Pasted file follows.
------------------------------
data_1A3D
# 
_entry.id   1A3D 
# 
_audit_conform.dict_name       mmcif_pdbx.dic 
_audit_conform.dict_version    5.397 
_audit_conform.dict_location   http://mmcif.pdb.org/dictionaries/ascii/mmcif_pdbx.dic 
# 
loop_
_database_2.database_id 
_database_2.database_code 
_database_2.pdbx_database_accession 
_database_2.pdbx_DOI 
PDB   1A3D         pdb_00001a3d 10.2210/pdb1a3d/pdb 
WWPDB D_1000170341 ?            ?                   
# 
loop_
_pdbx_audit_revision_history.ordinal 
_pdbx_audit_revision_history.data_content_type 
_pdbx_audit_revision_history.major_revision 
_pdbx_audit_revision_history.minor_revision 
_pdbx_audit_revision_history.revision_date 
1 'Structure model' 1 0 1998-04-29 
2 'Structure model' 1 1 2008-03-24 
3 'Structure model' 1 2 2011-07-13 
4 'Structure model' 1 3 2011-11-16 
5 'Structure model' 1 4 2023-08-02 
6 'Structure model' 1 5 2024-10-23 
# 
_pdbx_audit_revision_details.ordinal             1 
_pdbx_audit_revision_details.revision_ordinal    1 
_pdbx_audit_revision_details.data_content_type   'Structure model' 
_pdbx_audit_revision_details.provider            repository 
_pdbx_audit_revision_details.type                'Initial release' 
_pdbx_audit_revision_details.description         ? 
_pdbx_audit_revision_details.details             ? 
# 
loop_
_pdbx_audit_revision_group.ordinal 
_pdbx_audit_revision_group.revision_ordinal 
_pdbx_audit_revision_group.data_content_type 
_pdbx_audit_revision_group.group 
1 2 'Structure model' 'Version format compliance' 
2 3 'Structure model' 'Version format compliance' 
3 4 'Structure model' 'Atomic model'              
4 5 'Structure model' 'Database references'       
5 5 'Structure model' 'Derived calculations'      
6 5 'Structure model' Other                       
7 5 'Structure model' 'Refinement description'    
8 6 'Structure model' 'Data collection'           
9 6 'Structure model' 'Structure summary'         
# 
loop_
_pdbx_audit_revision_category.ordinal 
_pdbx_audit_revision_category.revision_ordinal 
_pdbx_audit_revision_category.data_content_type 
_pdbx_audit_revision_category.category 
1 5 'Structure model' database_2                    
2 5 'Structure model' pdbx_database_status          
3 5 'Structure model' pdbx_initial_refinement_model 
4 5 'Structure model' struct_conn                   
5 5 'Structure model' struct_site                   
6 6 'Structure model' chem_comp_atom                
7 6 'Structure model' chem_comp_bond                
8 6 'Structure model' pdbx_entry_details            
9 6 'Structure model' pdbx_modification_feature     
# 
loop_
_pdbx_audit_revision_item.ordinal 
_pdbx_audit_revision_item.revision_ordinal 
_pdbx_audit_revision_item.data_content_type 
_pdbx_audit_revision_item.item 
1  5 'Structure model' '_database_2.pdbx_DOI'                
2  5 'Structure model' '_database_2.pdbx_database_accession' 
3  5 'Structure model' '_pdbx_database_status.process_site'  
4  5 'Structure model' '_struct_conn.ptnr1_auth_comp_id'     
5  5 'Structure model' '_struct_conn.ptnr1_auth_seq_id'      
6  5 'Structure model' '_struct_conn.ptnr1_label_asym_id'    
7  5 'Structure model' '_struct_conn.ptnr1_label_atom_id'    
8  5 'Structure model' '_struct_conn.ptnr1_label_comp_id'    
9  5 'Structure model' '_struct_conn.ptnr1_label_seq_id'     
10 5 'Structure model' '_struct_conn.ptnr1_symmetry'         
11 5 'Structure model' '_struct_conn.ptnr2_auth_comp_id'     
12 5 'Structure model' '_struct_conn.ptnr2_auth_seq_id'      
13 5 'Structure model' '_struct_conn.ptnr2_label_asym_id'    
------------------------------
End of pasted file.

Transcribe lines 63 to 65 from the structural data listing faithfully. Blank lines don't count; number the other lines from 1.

6 6 'Structure model' chem_comp_atom                
7 6 'Structure model' chem_comp_bond                
8 6 'Structure model' pdbx_entry_details            